That said, if ASCVD predominates, the recommendation is for treatment with either a GLP-1 receptor agonist with proven cardiovascular benefit (favoring liraglutide over semaglutide and over long-acting exenatide) or an SGLT2 inhibitor with proven cardiovascular benefit if estimated glomerular filtration (eGFR) is adequate (favoring empagliflozin over canagliflozin).

These recommendations are based on the LEADER trial finding of significant improvement in the primary outcome of cardiovascular death, nonfatal myocardial infarction, or nonfatal stroke with liraglutide vs. placebo (hazard ratio, 0.87; number needed to treat [NNT], 52 over 3.8 years) and on the EMPA-REG trial finding of significant improvement in the same primary outcome with empagliflozin vs. placebo (HR, 0.86; NNT, 62 over 3.1 years).

Keep in mind that there is no evidence of cardiovascular benefit from these treatments in patients at lower risk and also that the “expensive and complicated” combination of an SGLT2 inhibitor and a GLP-1 receptor agonist has not been tested in cardiovascular outcomes trials and there is no evidence of additional benefit from a cardiovascular perspective with this combination, Dr. Wexler said.

If heart failure predominates, the recommendations call for consideration of an SGLT2 inhibitor as part of the treatment strategy because patients with T2DM are at increased risk for heart failure with reduced or preserved ejection fraction and because significant, consistent reduction in hospitalizations for heart failure were seen in SGLT2 inhibitor trials, writing group member Peter Rossing, MD, explained during the session; he noted, however, that the trials were not designed to adjudicate heart failure and that most patients did not have clinical heart failure at baseline.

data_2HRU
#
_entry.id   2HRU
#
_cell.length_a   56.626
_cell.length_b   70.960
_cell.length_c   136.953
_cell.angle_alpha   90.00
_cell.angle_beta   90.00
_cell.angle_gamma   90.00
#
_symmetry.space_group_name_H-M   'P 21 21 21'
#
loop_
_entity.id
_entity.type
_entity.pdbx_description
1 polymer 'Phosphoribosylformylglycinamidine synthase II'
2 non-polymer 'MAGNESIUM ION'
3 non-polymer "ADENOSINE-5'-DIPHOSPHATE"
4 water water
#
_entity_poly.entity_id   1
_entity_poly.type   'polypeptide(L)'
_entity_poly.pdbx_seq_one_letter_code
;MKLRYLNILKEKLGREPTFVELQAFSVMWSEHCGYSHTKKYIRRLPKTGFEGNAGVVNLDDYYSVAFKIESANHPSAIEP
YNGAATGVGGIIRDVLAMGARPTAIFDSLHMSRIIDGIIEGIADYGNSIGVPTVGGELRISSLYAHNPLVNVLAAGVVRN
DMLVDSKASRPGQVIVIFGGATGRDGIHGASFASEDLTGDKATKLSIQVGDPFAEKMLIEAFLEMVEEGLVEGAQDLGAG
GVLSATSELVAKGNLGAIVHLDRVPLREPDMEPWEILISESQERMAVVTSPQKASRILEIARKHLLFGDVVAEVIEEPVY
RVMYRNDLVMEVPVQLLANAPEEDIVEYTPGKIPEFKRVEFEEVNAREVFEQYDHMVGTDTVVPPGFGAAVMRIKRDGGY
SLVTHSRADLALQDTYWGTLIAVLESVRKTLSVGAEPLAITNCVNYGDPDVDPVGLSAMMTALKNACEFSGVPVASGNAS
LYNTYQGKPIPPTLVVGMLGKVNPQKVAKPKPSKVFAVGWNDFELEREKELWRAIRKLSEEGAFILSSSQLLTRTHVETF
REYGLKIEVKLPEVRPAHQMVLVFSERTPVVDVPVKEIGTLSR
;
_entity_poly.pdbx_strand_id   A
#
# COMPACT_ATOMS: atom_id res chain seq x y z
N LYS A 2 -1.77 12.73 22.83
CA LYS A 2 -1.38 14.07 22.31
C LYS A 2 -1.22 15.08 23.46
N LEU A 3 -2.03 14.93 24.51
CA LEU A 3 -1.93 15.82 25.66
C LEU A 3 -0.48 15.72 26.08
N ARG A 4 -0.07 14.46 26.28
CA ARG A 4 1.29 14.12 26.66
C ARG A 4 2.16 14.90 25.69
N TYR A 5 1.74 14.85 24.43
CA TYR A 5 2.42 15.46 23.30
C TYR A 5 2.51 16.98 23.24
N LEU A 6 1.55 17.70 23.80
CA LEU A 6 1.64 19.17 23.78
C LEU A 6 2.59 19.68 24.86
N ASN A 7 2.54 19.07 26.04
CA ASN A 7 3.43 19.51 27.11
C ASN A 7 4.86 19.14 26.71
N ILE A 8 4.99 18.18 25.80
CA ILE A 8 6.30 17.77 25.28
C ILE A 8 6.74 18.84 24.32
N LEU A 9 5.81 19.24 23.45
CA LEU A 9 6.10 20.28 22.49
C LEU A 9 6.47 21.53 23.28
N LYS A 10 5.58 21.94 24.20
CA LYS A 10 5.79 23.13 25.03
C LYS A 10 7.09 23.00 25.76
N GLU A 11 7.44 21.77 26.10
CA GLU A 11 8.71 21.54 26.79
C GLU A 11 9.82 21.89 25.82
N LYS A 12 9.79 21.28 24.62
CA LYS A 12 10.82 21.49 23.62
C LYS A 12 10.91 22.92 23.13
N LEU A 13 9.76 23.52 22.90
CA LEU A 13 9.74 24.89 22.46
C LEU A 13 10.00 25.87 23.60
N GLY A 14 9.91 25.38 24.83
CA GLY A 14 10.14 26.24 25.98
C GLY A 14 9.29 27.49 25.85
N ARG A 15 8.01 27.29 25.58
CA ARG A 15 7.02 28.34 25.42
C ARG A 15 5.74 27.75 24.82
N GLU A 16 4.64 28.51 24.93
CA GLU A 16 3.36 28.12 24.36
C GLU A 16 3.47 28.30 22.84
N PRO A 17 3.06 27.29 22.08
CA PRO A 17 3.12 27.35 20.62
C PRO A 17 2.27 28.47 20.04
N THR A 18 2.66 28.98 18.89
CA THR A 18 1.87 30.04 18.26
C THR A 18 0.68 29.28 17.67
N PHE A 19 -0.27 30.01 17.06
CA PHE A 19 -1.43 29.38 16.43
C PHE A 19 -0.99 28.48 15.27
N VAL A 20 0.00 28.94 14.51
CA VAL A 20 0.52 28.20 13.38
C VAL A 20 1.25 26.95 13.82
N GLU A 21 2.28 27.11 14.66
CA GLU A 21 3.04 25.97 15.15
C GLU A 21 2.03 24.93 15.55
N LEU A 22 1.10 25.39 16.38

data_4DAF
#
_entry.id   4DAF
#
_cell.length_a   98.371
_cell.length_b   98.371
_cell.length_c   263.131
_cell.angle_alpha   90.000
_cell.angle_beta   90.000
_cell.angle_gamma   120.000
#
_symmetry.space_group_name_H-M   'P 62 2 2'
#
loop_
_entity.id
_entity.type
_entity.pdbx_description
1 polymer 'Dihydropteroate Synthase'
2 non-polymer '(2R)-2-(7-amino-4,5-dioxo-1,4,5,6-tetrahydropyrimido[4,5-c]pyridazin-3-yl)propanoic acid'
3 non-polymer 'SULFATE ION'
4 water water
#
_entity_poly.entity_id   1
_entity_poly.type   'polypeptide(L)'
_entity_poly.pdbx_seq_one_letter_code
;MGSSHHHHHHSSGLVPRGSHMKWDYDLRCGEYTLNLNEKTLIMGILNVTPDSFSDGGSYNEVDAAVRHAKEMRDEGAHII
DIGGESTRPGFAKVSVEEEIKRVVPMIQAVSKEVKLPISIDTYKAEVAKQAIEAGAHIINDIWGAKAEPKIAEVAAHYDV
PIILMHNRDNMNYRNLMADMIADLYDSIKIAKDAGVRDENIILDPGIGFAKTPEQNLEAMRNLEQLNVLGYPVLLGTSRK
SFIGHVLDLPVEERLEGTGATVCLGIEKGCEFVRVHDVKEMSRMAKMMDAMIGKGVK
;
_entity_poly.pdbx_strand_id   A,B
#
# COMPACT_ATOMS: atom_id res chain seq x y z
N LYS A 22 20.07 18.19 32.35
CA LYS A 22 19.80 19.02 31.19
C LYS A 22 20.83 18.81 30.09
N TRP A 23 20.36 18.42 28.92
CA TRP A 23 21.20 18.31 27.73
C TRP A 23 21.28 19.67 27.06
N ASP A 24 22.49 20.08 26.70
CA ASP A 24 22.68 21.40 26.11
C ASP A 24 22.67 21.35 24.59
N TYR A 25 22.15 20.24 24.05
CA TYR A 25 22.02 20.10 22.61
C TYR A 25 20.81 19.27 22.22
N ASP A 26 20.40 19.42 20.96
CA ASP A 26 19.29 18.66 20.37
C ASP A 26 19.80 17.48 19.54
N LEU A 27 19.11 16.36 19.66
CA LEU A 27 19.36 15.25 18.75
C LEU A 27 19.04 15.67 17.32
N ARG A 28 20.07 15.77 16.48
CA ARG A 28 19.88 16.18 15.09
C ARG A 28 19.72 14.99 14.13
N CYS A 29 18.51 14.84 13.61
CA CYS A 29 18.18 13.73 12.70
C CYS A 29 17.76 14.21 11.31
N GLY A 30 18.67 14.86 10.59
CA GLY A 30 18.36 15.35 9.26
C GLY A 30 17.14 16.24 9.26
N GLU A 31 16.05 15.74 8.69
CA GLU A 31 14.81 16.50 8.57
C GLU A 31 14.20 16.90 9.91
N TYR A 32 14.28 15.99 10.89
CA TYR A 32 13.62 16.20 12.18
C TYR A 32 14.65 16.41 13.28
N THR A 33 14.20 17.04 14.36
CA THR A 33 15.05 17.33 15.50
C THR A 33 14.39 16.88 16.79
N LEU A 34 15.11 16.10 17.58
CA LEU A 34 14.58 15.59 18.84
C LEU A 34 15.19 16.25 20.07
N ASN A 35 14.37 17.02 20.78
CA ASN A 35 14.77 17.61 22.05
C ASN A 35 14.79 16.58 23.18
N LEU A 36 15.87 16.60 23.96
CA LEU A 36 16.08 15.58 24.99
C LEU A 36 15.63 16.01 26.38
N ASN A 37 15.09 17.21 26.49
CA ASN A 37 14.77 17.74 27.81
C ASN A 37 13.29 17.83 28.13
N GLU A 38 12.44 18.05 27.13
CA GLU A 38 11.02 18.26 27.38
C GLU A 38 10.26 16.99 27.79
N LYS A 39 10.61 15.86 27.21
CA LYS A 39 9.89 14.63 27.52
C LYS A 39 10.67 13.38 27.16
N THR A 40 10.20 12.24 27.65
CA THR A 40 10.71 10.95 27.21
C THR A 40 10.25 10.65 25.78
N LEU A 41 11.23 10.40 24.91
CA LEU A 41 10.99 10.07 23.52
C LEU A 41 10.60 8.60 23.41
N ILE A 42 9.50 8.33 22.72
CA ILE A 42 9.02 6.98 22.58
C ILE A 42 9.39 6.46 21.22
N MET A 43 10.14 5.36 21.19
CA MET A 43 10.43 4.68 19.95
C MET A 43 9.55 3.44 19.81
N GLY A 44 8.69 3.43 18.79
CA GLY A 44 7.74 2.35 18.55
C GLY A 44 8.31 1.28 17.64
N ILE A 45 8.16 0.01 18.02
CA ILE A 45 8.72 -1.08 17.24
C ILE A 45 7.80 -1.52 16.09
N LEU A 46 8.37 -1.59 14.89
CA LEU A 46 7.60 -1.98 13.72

In those in whom SGLT2 inhibitors are contraindicated – because of impaired renal function, for example – a GLP-1 receptor agonist with proven cardiovascular benefit is recommended.

“Then we suggest that if you are still not at [hemoglobin A1c] target, you should avoid thiazolidinediones [TZD] because of the risk of fluid overload, and you could then consider, if needed, combining an SGLT2-inhibitor and a GLP-1 receptor agonist ... or you could use a [dipeptidyl peptidase–4 (DPP-4) inhibitor] if you are not on an GLP-1 receptor agonist. And we point out that saxagliptin has unfavorable data on heart failure,” Dr. Rossing of Steno Diabetes Center, Copenhagen, said, noting that basal insulin or sulfonylurea are other alternative options.

In EMPA-REG, hospitalization for heart failure was reduced by 35% with empagliflozin vs. placebo (HR, 0.65; NNT, 71 over 3 years), and similar findings were seen in the CANVAS trial. In LEADER, a nonsignificant 13% reduction was seen in hospitalization for heart failure with liraglutide vs. placebo (HR, 0.87). However, this was a secondary outcome; ongoing studies are addressing heart failure as a primary outcome, Dr. Rossing said.

The report also includes a recommendation that, for patients with chronic kidney disease and high cardiovascular risk, GLP-1 receptor agonists and SGLT2 inhibitors can be used but with dose reductions for some medications – several of which have demonstrated renal benefit and cardiovascular benefits in those populations and can be considered as part of treatment.